Government Law

6th Circuit tells IRS lawyers it expects them to do better, orders disclosure of 'lookout' lists

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A federal appeals court is showing impatience with the Internal Revenue Service in an opinion refusing to interfere with a federal judge’s order that the agency disclose lists of groups allegedly targeted because of their political beliefs.

The Cincinnati-based 6th U.S. Circuit Court of Appeals ruled (PDF) on Tuesday in a suit by tea party groups who claim their applications for tax-exempt status were delayed and subjected to demands for unnecessary information, report the Washington Times, the Washington Post, and the Volokh Conspiracy.

A federal judge had ordered the IRS to turn over its “be on the lookout” lists of groups allegedly targeted for their political beliefs. The IRS sought reconsideration and then applied for a writ of mandamus, described by the 6th Circuit as “an extraordinary remedy reserved to correct only the clearest abuses of power by the district court. We deny the petition.”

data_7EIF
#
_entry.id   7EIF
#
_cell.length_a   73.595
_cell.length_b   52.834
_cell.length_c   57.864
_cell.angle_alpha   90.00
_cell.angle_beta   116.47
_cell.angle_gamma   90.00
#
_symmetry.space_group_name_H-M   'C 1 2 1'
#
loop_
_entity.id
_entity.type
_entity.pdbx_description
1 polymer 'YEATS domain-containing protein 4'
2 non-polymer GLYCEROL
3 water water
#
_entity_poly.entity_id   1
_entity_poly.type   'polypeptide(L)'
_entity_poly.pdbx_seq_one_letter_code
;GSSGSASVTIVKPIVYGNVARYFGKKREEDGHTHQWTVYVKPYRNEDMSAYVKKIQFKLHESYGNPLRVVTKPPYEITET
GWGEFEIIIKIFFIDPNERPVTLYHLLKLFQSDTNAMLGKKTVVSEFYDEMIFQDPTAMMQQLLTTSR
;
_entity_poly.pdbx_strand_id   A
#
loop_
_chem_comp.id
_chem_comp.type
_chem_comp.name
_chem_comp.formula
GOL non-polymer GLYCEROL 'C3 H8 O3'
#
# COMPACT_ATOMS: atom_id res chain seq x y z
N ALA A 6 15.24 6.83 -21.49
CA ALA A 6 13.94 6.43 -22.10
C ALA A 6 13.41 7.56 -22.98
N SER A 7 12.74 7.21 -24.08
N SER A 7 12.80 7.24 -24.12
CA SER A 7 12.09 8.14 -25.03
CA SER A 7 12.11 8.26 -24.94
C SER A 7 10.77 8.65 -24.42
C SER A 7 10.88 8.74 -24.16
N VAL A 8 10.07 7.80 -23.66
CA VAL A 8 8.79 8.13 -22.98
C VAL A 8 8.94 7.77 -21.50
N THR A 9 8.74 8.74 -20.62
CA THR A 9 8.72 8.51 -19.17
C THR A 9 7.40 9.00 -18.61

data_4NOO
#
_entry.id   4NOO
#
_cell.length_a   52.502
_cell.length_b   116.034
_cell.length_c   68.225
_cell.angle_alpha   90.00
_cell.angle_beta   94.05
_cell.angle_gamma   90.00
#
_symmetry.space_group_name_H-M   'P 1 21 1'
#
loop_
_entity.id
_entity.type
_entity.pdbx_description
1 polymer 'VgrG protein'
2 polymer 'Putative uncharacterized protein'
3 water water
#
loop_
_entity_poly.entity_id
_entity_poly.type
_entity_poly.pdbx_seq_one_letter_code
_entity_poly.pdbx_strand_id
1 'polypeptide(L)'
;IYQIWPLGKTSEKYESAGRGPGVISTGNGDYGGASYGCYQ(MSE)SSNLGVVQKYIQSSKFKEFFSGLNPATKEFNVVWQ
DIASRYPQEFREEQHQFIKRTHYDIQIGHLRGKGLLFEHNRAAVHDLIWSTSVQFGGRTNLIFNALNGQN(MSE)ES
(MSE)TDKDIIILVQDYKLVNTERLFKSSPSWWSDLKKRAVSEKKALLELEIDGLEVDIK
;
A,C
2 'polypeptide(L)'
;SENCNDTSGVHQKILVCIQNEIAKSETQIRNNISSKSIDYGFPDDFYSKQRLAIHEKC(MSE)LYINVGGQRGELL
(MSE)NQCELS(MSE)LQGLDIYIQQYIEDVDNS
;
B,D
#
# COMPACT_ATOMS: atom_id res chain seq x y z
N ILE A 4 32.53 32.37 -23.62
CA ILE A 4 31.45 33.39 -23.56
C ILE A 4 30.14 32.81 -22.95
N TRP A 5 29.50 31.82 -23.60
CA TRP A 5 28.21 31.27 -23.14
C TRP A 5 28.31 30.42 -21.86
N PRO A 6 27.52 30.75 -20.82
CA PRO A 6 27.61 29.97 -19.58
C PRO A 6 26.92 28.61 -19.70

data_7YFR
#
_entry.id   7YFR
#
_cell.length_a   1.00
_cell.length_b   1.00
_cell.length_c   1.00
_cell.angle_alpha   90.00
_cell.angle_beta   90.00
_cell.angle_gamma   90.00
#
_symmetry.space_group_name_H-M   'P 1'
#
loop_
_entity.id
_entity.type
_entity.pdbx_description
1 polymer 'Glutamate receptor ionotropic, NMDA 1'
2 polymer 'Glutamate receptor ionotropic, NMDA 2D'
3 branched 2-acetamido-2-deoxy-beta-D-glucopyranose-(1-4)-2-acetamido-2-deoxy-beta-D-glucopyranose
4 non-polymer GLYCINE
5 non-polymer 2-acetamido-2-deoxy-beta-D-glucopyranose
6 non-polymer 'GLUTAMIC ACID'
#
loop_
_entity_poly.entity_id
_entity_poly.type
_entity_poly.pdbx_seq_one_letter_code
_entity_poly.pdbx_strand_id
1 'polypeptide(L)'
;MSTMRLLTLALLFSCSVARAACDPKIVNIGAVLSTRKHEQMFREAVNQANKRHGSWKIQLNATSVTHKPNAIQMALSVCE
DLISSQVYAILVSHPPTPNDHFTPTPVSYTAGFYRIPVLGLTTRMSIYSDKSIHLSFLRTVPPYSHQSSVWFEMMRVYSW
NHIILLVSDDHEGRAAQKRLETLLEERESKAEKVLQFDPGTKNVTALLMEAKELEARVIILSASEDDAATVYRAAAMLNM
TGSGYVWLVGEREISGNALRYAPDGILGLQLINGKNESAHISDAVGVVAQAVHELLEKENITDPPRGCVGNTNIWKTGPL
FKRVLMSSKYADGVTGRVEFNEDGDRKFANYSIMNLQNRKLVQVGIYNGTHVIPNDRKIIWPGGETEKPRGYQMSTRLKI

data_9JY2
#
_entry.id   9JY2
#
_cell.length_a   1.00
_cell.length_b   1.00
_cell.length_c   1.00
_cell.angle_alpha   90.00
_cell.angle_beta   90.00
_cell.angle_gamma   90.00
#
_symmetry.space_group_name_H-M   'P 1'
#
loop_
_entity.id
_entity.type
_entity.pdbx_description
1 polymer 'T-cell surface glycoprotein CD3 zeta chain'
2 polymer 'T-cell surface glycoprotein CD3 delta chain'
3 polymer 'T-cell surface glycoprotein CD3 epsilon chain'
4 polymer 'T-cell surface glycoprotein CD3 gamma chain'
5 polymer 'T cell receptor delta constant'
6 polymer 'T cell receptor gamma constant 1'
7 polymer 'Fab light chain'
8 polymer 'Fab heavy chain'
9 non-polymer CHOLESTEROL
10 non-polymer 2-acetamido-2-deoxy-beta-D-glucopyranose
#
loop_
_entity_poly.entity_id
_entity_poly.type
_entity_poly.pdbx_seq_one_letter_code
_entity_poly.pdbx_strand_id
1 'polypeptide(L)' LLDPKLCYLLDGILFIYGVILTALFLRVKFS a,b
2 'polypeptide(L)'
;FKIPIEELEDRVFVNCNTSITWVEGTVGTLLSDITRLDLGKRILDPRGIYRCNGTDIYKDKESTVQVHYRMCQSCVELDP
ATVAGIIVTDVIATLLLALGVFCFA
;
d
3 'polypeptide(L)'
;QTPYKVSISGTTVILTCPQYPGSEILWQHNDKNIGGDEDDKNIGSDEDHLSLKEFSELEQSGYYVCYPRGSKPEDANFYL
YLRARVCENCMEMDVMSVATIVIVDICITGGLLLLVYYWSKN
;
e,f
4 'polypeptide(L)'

The 6th Circuit criticized the IRS for foot dragging and a response of “continuous resistance” to discovery in the suit over IRS treatment of tax-exempt applications by targeted groups. “The lawsuit has progressed as slowly as the underlying applications themselves,” the court said in an opinion by Judge Raymond Kethledge. “At every turn the IRS has resisted the plaintiffs’ requests for information regarding the IRS’s treatment of the plaintiff class, eventually to the open frustration of the district court.”

The lead plaintiff, NorCal Tea Party Patriots, had been forced by the IRS to produce 3,000 pages of information. Yet the IRS resisted providing basic information relevant to class certification, including the names of IRS employees who reviewed applications for tax-exempt status, the appeals court said.

The 6th Circuit concluded that the lookout lists were not barred from disclosure. The IRS had argued it couldn’t disclose the lists because of a federal law barring the disclosure of “return information.” But the law “was enacted to protect taxpayers from the IRS, not the IRS from taxpayers,” Kethledge wrote.

The appeals court said the Justice Department has a “storied tradition” of enforcing all of the nation’s laws, not just selective ones. “The conduct of the IRS’s attorneys in the district court falls outside that tradition,” the appeals court said. “We expect that the IRS will do better going forward.”

Kethledge and another judge on the panel are appointees of President George W. Bush, while a third judge is a Jimmy Carter appointee.

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